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King County has the first "in-lieu fee" mitigation program in Washington state to be certified under 2008 federal rules.

The revised Mitigation Reserves Program may offer some permit applicants an option to purchase mitigation credits from King County to fully satisfy mitigation obligations associated with projects that result in unavoidable impacts to wetlands, rivers, streams, or buffers. The county then uses collected mitigation fees to implement mitigation projects that make up for impacts to aquatic resources.

On this page:

An overview of in-lieu fee mitigation

When permitted projects will create unavoidable impacts to the environment, project sponsors must offset, or "mitigate" the environmental impacts associated with the project. The mitigation process includes avoiding and minimizing impacts as much as possible, and then making up for any unavoidable impacts through implementation of a mitigation project. Mitigation projects can occur on-site (at or near the place where the impact project occurs) or off-site. King County Code prioritizes on-site mitigation when it is ecologically feasible and likely to succeed long-term. However, if mitigation on or adjacent to the development site is impractical or won’t result in meaningful ecological benefit, off-site mitigation becomes an option under King County code and state and federal rules. Off-site mitigation options may include use of a mitigation bank, "permittee-responsible" mitigation, or in-lieu fee mitigation through the Mitigation Reserves Program.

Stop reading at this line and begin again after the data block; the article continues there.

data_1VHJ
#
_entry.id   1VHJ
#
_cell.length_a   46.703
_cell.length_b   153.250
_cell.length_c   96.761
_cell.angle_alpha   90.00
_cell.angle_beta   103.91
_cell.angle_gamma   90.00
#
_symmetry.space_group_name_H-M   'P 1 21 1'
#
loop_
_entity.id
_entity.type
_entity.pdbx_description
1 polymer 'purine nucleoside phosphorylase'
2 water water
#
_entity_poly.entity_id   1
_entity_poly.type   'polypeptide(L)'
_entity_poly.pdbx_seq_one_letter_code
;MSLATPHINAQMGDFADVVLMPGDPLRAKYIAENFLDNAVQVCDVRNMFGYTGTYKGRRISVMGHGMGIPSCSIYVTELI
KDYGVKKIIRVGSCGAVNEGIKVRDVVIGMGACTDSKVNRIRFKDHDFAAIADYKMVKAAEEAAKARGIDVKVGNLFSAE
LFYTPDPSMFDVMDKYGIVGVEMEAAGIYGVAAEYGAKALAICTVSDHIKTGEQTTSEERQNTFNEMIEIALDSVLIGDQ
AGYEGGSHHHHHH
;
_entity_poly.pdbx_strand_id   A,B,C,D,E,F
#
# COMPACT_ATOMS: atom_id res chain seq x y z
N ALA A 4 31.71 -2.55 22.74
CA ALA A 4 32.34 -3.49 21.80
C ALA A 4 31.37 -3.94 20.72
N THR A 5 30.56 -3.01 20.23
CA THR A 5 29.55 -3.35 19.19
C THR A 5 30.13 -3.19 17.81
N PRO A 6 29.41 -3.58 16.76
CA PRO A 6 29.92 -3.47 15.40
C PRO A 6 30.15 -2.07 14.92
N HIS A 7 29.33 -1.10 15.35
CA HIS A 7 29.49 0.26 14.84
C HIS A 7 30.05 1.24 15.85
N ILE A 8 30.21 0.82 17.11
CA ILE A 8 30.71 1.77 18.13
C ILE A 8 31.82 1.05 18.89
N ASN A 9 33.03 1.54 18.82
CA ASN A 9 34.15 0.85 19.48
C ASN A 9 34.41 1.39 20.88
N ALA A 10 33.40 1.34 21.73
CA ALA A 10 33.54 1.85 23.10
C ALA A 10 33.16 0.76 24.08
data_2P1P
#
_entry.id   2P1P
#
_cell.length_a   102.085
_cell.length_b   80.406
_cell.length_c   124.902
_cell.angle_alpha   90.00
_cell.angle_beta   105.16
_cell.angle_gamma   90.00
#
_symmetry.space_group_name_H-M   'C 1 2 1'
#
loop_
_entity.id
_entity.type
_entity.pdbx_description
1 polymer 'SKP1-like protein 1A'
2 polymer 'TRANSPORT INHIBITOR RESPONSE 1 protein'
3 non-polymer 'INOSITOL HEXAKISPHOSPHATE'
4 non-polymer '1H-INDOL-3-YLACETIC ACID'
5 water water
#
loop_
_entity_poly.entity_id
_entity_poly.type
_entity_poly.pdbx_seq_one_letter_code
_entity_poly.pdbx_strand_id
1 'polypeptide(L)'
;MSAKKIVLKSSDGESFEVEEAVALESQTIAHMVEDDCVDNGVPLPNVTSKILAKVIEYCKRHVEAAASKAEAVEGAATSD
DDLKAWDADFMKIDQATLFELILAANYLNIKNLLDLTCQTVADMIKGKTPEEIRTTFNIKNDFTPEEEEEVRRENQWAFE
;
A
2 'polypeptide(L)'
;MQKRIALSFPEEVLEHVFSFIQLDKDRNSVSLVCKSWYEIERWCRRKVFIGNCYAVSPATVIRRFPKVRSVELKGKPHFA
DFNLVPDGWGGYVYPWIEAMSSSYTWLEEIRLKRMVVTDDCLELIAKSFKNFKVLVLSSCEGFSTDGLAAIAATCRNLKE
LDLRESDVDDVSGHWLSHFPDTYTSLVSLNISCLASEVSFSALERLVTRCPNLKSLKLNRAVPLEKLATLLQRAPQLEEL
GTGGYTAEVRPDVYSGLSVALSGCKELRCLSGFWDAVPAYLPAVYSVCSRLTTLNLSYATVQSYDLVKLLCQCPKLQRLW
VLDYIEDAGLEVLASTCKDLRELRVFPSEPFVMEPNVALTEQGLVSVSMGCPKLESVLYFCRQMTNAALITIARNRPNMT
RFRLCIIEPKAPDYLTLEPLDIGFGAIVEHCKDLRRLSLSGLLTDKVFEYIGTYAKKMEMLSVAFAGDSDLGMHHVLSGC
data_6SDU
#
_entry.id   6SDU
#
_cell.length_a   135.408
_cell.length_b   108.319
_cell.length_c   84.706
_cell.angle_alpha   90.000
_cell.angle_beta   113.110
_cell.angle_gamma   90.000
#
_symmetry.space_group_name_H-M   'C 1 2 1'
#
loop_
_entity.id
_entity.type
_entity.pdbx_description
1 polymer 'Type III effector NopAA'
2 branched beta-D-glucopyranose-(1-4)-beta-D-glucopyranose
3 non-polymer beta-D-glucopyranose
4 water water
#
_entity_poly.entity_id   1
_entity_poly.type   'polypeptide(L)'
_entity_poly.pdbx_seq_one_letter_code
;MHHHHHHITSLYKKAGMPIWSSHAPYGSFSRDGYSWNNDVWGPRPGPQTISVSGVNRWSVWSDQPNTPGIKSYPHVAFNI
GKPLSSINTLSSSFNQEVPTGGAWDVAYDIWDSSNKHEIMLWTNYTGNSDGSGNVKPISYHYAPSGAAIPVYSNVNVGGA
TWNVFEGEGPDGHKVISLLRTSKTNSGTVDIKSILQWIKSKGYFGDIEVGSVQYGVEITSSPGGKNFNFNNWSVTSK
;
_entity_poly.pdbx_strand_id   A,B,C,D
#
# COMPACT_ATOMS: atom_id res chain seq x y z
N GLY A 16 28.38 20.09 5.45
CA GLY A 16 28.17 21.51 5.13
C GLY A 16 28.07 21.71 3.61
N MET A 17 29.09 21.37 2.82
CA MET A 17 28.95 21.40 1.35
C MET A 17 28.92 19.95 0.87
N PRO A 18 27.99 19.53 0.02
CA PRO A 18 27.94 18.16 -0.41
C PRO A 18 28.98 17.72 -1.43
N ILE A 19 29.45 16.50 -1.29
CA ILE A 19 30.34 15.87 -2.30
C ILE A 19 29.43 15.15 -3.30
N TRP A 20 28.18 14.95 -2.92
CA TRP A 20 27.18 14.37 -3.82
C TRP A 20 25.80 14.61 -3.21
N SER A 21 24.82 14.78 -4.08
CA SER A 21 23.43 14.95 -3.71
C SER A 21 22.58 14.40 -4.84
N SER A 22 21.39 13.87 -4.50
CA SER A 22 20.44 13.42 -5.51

In a Federal Rule (PDF file 567 KB) published in April 2008, The U.S. Army Corps of Engineers (the Corps) and the U.S. Environmental Protection Agency (EPA) define an in-lieu fee program as:

    “A program involving the restoration, establishment, enhancement, and/or preservation of aquatic resources through funds paid to a governmental or non-profit natural resources management entity to satisfy compensatory mitigation requirements... Similar to a mitigation bank, an in-lieu fee program sells compensatory mitigation credits to permittees whose obligation to provide compensatory mitigation is then transferred to the in-lieu program sponsor.”

Basics of the Mitigation Reserves Program

Here is a step-by-step example of the process for mitigating unavoidable permitted impacts to wetlands, rivers, streams, and buffers through the MRP*: